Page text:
Few projects for Ace Asphalt are complete without a paving component, and the medical center job was no different. Like many new building constructions, Mountain Vista needed a parking facility large enough to accommodate the sizeable volume of staff, patients and visitors certain to be frequenting the center on a daily basis.

Although the overall scale of the parking project was large, it was actually a conglomeration of several smaller parking lots. This meant that the individual areas to be paved could only be effectively handled with a commercial-class paver. And due to the ongoing construction of the hospital building itself, the project could not be completed in one fell swoop, but rather had to be broken into various phases.

The first phase of paving began in November of 2005, when Ace Asphalt's paving crew of seven employees brought the company's new 814-2 pavers to the job site. "We're typically running one or two of the BOMAG pavers at a time, depending on the area we have prepped," said Scott Phillips, Ace Asphalt's project manager for the Mountain Vista job.

Specifications for the paving portion of the project called for more than 20,000 tons of asphalt to be put down. Despite the nuances and tight fits of the areas to be paved, Ace was able to maintain its production goal of 500 tons per day on average. Because the 814-2 is only 12 feet long, the machine has the ability to pave its way into tight spaces, turn and pave its way out, all without stopping. "The BOMAG really allowed us to get into corners and pulled out the mat quite well," said Phillips.

With parking bays, light standards and other obstacles to negotiate, the maneuverability of the pavers was not only a welcome advantage for Ace Asphalt, but also a necessary one. The productivity of the BOMAG pavers also proved to be a valuable benefit. The 814-2 features an 85-horspower Cummins diesel engine, providing more power than typical commercial-class pavers. Additionally, a load-sensing hydraulic system on the machine only delivers power when necessary, making the paver as efficient as it is powerful.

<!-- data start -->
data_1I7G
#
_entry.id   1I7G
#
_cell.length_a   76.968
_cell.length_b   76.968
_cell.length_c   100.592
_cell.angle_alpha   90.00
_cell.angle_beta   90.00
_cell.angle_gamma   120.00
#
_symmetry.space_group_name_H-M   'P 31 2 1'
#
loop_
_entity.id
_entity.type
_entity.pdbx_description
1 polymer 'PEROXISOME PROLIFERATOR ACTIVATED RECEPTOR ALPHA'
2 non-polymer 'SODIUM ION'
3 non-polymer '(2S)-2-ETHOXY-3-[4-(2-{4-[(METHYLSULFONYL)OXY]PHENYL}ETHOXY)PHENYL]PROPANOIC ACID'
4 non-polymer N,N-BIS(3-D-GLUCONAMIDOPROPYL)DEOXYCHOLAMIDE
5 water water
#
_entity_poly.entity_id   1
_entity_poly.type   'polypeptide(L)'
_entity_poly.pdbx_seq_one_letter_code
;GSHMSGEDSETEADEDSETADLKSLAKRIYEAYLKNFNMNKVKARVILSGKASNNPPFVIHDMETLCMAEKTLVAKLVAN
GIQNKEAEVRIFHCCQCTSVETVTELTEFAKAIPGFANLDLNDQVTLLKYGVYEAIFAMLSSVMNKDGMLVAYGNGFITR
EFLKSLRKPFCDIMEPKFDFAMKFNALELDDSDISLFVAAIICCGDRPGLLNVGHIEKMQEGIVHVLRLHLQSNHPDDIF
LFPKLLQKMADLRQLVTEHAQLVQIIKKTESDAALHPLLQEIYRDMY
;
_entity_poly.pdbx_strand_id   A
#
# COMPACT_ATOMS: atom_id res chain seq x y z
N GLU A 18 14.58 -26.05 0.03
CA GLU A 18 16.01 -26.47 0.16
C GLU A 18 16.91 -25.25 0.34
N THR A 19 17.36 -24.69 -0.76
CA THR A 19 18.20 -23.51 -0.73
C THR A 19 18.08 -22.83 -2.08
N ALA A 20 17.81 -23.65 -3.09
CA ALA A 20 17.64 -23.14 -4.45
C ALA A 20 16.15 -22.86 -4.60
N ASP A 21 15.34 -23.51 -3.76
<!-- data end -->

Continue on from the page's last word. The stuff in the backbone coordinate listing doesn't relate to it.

"Normally we would use a compact paver to pull out parking bays and things of that nature, and then bring in the big paver to handle the roadways," said Tuttle. "But ever since we brought in the BOMAG's, we prefer to utilize them everywhere we can. In some instances we won't even start up the big machine or bring it to the job because it's simply more cost effective to run the 814."

Easier cleaning and maintenance of the machines is another factor that contributes to efficiency on the job. The design of the 814-2 enables the hopper bed to be raised to a clearance of six feet in only five minutes, allowing for quick, convenient cleaning when needed. According to Tuttle, other units that Ace has used take much longer to open up and still don't provide enough clearance for a thorough cleaning. The company must take these pavers to a shop, where the front end literally has to be taken apart before the machines can be cleaned.

"You can clean the pavers very easily," said Tuttle. "That was actually a complaint from our operators in the beginning because they suddenly had to do more cleaning themselves. But as far as what it means to the longevity of the unit and avoiding breakdowns, they really appreciate it now."

Thanks in part to the versatility of the pavers, Ace Asphalt has maintained its anticipated schedule throughout the various phases of the Mountain Vista project. The impressive results that the 814-2 has yielded for Ace even helped persuade the company to recently purchase three new BOMAG tandem-drum rollers.

Ace Asphalt's work on the hospital job will conclude when it paves the main ring running around the complex, a road that is remaining unpaved while a high volume of construction traffic continues to go in and out from the facility. Meanwhile, the new 814-2 pavers will have no trouble keeping busy as Ace's workload remains constant and strong.

"We've been very pleased with this machine," said Tuttle. "It outperforms our other compact pavers and lays a very nice mat. It can do just about anything our bigger machines can do while producing just as fine or an even better product than what we would get by switching back and forth between machines. And that's not even taking the cost savings into account."

Some at Ace Asphalt had always believed that the differences between various pavers on the market were insignificant, and that the operator was the one to make or break a paving operation. But Ace's recent purchases have proven that an already successful and prosperous company can still find ways to improve the bottom line, one parking lot at a time.